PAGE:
# Question: The Furgeson Corporation has 1 000 convertible bonds 1 000 par

The Furgeson Corporation has 1,000 convertible bonds ($1,000 par value) outstanding, each of which may be converted to 50 shares ($20 conversion price). The $1 million worth of bonds has 15 years to maturity. The current price of the company’s stock is $25 per share. Furgeson’s net income in the most recent fiscal year was $300,000. The bonds pay 12 percent interest. The corporation has 150,000 shares of common stock outstanding. Current market rates on long-term bonds of equal quality are 14 percent. A 30 percent tax rate is assumed.

a. Compute diluted earnings per share.

b. Assume the bonds currently sell at a 5 percent conversion premium over straight conversion value (based on a stock price of $25). However, as the price of the stock increases from $25 to $35 due to new events, there will be an increase in the bond price, but a zero conversion premium. Under these circumstances, determine the rate of return on a convertible bond investment after this price change, based on the appreciation in value.

c. Now assume the stock price is $15 per share because a competitor introduced a new product. Would the straight conversion value be greater than the pure bond value, based on the interest rates stated above? (See Table 16–3 in Chapter 16 to get the bond value without having to go through the actual computation.)

d. In the case of part c, if the convertible traded at a 20 percent premium over the straight conversion value, would the convertible be priced above the pure bond value?

e. If long-term interest rates in the market go down to 10 percent, while the stock price is at $26, with a 4 percent conversion premium, what would the difference be between the market price of the convertible bond and the pure bond value? Assume 15 years to maturity, and once again use Table 16–3 for part of your answer.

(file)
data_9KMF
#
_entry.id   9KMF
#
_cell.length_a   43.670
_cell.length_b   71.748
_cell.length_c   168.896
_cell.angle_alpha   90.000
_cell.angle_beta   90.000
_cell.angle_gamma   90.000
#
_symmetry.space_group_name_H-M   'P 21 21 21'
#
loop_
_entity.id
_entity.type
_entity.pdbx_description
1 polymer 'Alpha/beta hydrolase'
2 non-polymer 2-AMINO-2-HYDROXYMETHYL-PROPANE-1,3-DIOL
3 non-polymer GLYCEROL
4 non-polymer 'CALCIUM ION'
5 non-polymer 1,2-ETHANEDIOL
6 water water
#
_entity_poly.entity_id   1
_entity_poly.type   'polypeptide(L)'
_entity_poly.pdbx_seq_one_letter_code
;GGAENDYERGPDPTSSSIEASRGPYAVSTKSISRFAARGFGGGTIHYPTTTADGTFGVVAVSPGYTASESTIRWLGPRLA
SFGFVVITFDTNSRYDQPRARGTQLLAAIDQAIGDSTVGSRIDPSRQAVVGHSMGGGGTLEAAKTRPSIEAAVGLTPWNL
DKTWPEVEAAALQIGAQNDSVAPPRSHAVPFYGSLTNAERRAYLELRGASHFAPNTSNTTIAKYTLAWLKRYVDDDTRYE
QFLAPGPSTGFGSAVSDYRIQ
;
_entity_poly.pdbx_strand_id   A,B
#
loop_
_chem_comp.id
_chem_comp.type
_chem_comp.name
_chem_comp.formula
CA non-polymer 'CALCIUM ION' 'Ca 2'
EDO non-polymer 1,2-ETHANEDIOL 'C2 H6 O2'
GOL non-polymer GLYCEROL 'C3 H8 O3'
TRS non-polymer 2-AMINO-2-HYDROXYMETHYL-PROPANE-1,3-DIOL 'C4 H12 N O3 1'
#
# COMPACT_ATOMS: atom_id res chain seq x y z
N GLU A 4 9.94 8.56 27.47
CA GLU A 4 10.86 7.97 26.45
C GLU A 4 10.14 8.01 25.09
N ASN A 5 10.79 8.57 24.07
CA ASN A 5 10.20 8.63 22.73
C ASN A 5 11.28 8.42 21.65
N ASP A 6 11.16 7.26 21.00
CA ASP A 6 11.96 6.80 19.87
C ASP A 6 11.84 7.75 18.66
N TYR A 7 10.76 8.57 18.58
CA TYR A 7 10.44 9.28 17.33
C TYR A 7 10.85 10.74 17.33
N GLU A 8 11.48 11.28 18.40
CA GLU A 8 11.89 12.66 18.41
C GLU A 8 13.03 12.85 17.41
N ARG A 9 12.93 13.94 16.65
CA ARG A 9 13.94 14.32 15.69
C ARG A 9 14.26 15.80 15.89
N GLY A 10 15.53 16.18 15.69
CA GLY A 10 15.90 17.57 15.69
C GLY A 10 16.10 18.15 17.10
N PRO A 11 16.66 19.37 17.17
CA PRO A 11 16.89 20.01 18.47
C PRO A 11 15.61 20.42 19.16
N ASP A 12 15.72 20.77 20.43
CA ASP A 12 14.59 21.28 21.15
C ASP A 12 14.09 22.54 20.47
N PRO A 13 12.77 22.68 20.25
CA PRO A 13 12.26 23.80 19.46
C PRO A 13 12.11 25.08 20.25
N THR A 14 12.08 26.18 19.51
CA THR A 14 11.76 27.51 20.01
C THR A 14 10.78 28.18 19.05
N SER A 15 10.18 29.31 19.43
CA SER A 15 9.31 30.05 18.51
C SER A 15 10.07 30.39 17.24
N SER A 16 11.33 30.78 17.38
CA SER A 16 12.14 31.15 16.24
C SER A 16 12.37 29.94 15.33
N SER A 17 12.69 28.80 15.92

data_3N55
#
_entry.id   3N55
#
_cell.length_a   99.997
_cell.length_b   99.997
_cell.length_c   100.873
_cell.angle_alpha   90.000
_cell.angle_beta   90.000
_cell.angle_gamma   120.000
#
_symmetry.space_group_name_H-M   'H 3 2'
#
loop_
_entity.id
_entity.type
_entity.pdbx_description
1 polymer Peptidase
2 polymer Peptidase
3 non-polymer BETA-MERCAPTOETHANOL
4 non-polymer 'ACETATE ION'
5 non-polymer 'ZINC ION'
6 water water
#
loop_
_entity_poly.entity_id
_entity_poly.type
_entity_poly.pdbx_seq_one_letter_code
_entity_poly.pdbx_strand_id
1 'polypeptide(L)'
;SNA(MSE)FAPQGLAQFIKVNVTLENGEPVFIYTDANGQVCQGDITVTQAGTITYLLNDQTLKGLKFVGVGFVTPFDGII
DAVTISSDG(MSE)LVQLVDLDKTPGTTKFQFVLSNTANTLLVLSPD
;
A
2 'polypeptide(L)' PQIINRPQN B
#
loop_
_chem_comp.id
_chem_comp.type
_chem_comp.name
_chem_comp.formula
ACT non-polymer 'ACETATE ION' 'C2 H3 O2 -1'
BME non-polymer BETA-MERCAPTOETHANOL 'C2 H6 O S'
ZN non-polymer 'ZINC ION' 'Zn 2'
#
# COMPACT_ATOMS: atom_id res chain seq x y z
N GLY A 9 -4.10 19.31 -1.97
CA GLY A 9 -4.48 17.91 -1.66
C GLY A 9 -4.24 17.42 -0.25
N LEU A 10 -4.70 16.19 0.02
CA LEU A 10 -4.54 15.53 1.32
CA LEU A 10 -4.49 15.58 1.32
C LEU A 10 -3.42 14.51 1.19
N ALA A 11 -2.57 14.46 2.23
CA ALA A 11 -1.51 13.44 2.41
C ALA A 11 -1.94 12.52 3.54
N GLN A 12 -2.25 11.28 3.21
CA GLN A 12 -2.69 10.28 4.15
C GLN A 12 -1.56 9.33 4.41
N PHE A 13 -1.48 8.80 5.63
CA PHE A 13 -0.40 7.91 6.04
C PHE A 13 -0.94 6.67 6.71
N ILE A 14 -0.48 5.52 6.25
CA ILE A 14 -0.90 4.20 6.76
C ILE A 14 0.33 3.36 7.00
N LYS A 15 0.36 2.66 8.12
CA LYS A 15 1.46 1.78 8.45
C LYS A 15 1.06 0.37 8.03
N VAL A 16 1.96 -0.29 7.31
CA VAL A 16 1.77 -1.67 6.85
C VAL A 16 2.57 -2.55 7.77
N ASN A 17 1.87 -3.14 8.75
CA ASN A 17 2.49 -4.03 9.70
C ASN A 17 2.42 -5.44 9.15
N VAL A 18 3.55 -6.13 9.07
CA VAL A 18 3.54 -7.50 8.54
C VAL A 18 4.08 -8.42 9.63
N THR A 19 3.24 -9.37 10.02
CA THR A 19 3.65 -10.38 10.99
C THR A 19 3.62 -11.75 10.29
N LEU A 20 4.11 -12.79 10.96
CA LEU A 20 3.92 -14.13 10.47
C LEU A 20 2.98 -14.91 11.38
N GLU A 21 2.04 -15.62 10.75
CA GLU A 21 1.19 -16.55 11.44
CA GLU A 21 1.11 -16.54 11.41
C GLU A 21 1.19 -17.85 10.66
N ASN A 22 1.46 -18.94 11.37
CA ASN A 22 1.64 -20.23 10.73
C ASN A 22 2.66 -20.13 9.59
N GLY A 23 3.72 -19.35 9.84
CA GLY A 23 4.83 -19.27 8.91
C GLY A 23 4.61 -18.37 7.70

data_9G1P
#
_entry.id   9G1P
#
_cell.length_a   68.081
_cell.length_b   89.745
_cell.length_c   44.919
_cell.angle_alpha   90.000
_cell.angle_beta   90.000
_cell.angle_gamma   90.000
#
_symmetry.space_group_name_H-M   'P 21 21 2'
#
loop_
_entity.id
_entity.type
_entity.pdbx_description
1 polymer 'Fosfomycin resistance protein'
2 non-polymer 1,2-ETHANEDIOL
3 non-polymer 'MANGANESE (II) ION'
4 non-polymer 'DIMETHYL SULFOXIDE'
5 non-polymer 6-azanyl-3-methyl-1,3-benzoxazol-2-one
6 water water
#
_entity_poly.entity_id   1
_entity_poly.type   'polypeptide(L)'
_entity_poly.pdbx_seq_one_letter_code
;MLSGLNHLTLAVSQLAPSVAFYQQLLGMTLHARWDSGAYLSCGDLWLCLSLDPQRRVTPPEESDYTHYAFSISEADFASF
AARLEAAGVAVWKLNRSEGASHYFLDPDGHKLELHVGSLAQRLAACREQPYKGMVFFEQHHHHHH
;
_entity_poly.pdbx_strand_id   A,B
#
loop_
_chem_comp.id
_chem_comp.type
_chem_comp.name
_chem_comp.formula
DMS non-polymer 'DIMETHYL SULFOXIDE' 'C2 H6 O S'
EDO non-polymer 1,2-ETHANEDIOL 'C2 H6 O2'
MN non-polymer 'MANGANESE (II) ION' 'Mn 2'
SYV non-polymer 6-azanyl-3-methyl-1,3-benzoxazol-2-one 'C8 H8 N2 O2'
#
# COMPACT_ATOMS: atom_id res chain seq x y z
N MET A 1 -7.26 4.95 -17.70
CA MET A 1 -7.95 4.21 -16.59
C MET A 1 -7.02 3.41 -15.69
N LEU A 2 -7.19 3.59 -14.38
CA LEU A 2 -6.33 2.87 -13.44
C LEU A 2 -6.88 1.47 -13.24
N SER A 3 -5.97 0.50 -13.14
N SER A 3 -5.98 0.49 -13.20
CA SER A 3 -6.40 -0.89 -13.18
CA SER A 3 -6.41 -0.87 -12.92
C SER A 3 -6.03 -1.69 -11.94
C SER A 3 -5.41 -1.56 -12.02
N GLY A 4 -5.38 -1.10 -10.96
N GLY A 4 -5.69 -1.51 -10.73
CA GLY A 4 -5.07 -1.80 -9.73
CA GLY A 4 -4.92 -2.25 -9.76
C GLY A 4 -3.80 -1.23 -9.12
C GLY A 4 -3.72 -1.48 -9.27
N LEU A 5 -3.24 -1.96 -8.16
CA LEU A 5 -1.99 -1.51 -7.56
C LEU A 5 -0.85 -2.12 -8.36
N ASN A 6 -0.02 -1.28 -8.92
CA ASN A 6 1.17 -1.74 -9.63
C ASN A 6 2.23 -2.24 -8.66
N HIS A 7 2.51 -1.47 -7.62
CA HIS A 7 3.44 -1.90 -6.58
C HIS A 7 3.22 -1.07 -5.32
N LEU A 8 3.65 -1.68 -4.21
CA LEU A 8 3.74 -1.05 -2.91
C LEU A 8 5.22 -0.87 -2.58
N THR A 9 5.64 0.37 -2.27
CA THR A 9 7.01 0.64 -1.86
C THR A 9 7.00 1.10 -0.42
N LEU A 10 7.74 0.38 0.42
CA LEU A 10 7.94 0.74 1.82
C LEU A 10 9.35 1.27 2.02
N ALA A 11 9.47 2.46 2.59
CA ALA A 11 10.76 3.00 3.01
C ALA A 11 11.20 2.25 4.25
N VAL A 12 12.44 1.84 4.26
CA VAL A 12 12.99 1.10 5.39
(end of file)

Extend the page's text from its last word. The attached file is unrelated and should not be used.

f. If Furgeson were able to retire the convertibles and replace them with 40,000 shares of common stock selling at $25 per share and paying a 6.5 percent dividend yield (dividend-to-price ratio), would the after tax cash outflow related to the convertible be greater or less than the cash outflow related to the stock?

a. Compute diluted earnings per share.

b. Assume the bonds currently sell at a 5 percent conversion premium over straight conversion value (based on a stock price of $25). However, as the price of the stock increases from $25 to $35 due to new events, there will be an increase in the bond price, but a zero conversion premium. Under these circumstances, determine the rate of return on a convertible bond investment after this price change, based on the appreciation in value.

c. Now assume the stock price is $15 per share because a competitor introduced a new product. Would the straight conversion value be greater than the pure bond value, based on the interest rates stated above? (See Table 16–3 in Chapter 16 to get the bond value without having to go through the actual computation.)

d. In the case of part c, if the convertible traded at a 20 percent premium over the straight conversion value, would the convertible be priced above the pure bond value?

e. If long-term interest rates in the market go down to 10 percent, while the stock price is at $26, with a 4 percent conversion premium, what would the difference be between the market price of the convertible bond and the pure bond value? Assume 15 years to maturity, and once again use Table 16–3 for part of your answer.

f. If Furgeson were able to retire the convertibles and replace them with 40,000 shares of common stock selling at $25 per share and paying a 6.5 percent dividend yield (dividend-to-price ratio), would the after tax cash outflow related to the convertible be greater or less than the cash outflow related to the stock?

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